CyberLancers vie in CyberPatriot state round

The+CyberLancers+placed+just+below+the+top+100+teams+nationwide+in+a+grueling%2C+six-hour+competition.+
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CyberLancers vie in CyberPatriot state round

The CyberLancers placed just below the top 100 teams nationwide in a grueling, six-hour competition.

The CyberLancers placed just below the top 100 teams nationwide in a grueling, six-hour competition.

The CyberLancers placed just below the top 100 teams nationwide in a grueling, six-hour competition.

The CyberLancers placed just below the top 100 teams nationwide in a grueling, six-hour competition.

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The Academy’s CyberLancers competed against 517 teams nationwide in the state recognition round for the CyberPatriot contest via the Internet on Feb. 21.

CyberPatriot involves securing computers against hackers, viruses, malware and bad password policies, essentially keeping network computers safe. In the competition, students had virtual images with flaws. Team members had to find as many flaws as possible and fix them in a specified period of time.

Team captain Sara Tashima and seniors Innika Pang, Katie Lee, Chloe Huang, Christine Lee and Sara Nam took part in the competition, the goal of which was to teach students to be ethical in using their skills and to make cyberspace safer.
Pang said, “Our main goal for the competition was to fix as many vulnerabilities while getting the most points.”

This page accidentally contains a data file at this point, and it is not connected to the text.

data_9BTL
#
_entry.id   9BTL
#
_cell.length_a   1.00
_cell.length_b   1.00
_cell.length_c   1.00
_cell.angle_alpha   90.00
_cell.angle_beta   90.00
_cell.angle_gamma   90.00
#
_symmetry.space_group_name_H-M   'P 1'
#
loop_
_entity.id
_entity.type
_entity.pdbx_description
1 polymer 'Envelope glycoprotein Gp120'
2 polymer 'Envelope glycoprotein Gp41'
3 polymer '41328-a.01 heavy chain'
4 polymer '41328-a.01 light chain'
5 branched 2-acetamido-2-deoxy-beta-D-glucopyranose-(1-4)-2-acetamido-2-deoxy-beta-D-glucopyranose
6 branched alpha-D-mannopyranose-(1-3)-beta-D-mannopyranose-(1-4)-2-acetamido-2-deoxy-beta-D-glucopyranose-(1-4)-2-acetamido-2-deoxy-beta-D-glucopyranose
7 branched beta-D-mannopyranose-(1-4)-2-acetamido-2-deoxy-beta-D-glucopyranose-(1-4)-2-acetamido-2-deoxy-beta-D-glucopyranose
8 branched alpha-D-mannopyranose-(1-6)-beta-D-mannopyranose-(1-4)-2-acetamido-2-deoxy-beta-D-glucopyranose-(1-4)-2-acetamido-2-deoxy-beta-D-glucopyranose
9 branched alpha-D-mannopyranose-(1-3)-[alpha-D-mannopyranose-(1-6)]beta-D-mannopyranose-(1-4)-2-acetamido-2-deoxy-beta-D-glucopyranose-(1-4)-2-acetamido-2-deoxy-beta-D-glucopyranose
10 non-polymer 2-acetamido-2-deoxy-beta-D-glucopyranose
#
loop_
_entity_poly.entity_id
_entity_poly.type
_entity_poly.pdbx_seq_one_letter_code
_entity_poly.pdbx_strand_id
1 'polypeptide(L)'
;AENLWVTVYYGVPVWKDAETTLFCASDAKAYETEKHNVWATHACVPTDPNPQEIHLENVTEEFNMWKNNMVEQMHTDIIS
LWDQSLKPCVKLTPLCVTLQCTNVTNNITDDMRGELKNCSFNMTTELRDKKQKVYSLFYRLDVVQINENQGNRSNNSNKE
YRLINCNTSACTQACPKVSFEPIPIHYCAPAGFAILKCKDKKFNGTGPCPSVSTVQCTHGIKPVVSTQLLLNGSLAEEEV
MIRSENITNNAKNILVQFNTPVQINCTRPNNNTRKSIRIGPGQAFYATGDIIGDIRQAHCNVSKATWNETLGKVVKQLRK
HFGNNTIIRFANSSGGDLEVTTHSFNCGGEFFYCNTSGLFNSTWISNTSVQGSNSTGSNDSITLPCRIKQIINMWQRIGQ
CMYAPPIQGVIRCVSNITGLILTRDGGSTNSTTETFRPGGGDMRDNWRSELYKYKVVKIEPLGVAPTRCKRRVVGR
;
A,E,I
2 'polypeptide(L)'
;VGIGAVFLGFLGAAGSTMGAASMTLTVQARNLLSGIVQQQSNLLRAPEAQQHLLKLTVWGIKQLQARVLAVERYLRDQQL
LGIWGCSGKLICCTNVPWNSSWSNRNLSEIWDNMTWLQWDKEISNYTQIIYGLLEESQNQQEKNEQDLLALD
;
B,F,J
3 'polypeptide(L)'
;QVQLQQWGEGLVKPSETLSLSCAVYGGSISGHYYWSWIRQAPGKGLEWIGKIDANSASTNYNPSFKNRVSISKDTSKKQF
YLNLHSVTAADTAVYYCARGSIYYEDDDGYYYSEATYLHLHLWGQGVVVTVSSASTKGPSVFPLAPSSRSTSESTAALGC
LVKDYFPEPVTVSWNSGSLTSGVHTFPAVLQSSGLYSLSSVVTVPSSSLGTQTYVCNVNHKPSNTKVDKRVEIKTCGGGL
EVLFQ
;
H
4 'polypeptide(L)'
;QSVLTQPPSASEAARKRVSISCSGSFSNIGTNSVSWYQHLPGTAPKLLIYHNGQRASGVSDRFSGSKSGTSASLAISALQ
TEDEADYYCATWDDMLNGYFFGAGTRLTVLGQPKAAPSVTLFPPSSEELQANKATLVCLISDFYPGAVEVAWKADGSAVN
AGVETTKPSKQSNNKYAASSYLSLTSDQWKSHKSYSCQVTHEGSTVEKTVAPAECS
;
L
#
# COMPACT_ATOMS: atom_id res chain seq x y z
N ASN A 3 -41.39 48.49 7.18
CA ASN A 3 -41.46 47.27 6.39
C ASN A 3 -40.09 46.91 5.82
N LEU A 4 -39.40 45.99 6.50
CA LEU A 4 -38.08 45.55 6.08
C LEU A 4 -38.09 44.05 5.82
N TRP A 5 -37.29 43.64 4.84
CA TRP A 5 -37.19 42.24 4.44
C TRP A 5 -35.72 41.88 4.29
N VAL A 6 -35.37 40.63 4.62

Coach Deborah Kula said, “The CyberLancers took charge of three computer images: Windows 8 with 32 vulnerabilities and 17 successfully mitigated, Windows 2008 Server with 31 vulnerabilities and 17 successfully mitigated and Ubuntu 12.04 with 31 vulnerabilities and 16 successfully mitigated.”

The overall team score was 134 points, finishing just short of the top 100 teams which competed.

Kula said, “They learned about computer security, how to keep their own and family and friends’ computers safe, and how to work under pressure since it was six hours long.”

Lee said, “The competitions focused on IT-based work, such as securing vulnerabilities on a server or work station. When I first participated in CyberPatriot, I had no knowledge of auditing or working with programs like Wireshark, but since being in the competitions, I would say it has helped me develop an understanding of how to secure a computer, especially my own.”

Kula said, “The CyberPatriot competitions allow high school students to learn and develop their computer skills, mainly focusing on protecting the workstation/server from hackers.”

Nguyen said, “The competition allowed me to apply what I’ve learned in class and during our meetings to a ‘real world’ situation.’”